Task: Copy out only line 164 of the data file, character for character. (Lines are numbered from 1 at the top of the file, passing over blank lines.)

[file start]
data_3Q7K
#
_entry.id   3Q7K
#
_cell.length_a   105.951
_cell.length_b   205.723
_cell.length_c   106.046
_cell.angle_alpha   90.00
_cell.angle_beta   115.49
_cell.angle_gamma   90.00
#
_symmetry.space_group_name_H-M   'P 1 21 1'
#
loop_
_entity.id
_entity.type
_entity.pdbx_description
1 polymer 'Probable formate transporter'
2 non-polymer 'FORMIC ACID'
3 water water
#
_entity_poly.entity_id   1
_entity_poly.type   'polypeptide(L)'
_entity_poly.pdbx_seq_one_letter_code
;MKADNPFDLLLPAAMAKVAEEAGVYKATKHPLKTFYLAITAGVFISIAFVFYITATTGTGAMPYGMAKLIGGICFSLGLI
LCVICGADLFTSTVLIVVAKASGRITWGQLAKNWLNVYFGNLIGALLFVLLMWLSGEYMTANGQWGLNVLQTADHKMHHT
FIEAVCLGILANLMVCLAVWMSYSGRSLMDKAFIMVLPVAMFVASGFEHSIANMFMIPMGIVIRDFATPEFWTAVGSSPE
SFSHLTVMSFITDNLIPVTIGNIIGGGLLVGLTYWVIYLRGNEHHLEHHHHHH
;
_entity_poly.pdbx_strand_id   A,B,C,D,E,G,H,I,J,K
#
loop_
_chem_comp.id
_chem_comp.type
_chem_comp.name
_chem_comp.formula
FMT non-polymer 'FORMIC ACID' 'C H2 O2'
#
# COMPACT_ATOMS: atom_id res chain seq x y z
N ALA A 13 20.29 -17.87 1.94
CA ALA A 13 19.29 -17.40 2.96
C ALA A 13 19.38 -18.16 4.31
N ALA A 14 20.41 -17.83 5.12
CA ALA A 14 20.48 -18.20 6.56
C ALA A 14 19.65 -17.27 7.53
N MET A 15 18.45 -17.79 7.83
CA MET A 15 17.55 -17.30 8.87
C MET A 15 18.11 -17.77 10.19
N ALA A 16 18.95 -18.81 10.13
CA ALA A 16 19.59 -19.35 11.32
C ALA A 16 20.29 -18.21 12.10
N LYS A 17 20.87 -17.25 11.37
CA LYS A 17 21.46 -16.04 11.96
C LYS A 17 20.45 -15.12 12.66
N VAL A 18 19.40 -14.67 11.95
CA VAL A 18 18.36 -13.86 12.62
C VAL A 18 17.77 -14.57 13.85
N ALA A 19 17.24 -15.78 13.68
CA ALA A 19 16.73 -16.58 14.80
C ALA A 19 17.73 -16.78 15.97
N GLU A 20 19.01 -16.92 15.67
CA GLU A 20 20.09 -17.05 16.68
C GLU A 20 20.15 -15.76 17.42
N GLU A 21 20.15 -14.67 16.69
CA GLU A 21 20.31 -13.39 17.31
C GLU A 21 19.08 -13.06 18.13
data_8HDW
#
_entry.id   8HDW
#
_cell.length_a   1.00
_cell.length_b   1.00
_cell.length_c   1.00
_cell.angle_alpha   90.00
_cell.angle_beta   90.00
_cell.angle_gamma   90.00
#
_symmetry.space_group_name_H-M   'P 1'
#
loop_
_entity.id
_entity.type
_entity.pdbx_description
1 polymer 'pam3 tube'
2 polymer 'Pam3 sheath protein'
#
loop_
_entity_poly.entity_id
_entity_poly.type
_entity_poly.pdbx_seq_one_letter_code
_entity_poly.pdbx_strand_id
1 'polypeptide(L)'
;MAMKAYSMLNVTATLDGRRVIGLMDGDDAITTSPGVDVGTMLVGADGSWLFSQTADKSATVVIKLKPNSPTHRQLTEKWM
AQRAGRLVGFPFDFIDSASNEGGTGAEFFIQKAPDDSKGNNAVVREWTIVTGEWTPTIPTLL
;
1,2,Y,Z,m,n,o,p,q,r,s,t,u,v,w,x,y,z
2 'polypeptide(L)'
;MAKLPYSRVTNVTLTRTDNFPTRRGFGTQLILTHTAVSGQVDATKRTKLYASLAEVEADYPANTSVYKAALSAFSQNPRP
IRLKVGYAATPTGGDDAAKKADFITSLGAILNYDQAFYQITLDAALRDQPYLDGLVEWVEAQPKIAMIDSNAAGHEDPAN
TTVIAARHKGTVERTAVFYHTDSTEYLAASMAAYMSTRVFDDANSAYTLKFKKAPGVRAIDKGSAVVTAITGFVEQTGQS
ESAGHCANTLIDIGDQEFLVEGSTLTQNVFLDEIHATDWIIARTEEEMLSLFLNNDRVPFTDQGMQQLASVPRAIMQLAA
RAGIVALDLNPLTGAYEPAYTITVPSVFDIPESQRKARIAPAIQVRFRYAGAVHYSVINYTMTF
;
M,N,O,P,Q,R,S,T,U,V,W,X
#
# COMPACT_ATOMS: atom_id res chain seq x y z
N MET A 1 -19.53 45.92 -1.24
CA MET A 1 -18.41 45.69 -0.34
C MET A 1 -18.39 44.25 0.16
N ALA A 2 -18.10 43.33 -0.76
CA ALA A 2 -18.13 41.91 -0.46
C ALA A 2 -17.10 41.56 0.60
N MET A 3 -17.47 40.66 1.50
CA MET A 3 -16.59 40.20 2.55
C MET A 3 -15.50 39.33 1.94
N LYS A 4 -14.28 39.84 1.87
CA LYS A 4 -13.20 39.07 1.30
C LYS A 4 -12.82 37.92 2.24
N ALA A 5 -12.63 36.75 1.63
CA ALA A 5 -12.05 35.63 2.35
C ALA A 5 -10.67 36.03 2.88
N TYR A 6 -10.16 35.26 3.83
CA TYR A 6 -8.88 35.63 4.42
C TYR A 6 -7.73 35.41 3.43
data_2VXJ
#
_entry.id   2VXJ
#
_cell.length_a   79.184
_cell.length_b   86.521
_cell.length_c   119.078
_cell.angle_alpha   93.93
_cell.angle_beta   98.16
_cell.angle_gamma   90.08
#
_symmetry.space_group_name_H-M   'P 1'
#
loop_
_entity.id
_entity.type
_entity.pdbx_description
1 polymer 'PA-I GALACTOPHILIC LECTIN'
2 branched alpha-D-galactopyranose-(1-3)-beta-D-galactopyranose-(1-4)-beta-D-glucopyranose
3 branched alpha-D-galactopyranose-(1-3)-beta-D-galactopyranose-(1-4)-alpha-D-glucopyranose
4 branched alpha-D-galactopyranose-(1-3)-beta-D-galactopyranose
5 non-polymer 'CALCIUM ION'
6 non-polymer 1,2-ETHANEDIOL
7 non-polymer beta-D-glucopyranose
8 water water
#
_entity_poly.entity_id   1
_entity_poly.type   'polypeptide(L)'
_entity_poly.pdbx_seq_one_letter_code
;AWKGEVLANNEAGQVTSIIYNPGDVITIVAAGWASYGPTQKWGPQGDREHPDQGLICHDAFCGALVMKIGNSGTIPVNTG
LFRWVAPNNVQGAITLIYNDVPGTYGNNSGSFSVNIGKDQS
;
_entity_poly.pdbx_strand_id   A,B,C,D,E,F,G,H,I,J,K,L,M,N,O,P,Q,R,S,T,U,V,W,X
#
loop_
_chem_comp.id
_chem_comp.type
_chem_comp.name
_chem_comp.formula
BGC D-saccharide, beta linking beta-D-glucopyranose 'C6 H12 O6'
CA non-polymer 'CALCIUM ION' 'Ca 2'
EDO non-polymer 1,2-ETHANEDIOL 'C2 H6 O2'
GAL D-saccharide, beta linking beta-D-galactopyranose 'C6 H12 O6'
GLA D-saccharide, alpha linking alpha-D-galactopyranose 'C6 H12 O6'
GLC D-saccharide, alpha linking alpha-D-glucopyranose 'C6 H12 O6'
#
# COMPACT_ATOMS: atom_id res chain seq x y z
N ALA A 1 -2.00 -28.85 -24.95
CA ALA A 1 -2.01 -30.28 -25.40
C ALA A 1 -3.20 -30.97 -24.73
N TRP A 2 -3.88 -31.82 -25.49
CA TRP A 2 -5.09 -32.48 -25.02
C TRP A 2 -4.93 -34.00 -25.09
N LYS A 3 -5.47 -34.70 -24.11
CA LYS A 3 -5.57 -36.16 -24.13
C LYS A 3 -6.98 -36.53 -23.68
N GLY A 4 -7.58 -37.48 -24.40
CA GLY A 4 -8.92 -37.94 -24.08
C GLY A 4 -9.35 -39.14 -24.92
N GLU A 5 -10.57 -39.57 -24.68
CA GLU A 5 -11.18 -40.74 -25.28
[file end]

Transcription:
BGC D-saccharide, beta linking beta-D-glucopyranose 'C6 H12 O6'